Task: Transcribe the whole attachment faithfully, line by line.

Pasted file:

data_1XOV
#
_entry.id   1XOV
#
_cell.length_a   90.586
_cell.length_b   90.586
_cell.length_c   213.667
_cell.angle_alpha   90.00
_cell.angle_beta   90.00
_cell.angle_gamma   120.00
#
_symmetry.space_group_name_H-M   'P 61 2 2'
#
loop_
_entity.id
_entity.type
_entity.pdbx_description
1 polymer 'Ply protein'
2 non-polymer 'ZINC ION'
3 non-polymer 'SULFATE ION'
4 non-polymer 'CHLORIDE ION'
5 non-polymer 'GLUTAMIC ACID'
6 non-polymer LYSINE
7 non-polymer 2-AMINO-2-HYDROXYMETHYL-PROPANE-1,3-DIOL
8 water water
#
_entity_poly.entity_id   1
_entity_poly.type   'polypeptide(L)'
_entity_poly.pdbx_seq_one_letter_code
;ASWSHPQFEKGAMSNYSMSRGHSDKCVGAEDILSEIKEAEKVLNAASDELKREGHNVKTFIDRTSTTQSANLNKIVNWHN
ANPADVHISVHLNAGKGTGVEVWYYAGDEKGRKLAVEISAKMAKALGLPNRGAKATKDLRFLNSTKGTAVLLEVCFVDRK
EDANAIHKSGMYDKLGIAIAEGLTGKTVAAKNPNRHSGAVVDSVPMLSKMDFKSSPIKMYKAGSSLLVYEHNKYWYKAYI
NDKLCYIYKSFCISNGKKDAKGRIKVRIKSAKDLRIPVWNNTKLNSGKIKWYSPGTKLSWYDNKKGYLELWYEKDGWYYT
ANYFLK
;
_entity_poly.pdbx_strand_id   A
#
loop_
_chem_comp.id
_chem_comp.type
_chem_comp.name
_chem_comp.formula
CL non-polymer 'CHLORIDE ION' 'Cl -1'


data_1XOV
#
_entry.id   1XOV
#
_cell.length_a   90.586
_cell.length_b   90.586
_cell.length_c   213.667
_cell.angle_alpha   90.00
_cell.angle_beta   90.00
_cell.angle_gamma   120.00
#
_symmetry.space_group_name_H-M   'P 61 2 2'
#
loop_
_entity.id
_entity.type
_entity.pdbx_description
1 polymer 'Ply protein'
2 non-polymer 'ZINC ION'
3 non-polymer 'SULFATE ION'
4 non-polymer 'CHLORIDE ION'
5 non-polymer 'GLUTAMIC ACID'
6 non-polymer LYSINE
7 non-polymer 2-AMINO-2-HYDROXYMETHYL-PROPANE-1,3-DIOL
8 water water
#
_entity_poly.entity_id   1
_entity_poly.type   'polypeptide(L)'
_entity_poly.pdbx_seq_one_letter_code
;ASWSHPQFEKGAMSNYSMSRGHSDKCVGAEDILSEIKEAEKVLNAASDELKREGHNVKTFIDRTSTTQSANLNKIVNWHN
ANPADVHISVHLNAGKGTGVEVWYYAGDEKGRKLAVEISAKMAKALGLPNRGAKATKDLRFLNSTKGTAVLLEVCFVDRK
EDANAIHKSGMYDKLGIAIAEGLTGKTVAAKNPNRHSGAVVDSVPMLSKMDFKSSPIKMYKAGSSLLVYEHNKYWYKAYI
NDKLCYIYKSFCISNGKKDAKGRIKVRIKSAKDLRIPVWNNTKLNSGKIKWYSPGTKLSWYDNKKGYLELWYEKDGWYYT
ANYFLK
;
_entity_poly.pdbx_strand_id   A
#
loop_
_chem_comp.id
_chem_comp.type
_chem_comp.name
_chem_comp.formula
CL non-polymer 'CHLORIDE ION' 'Cl -1'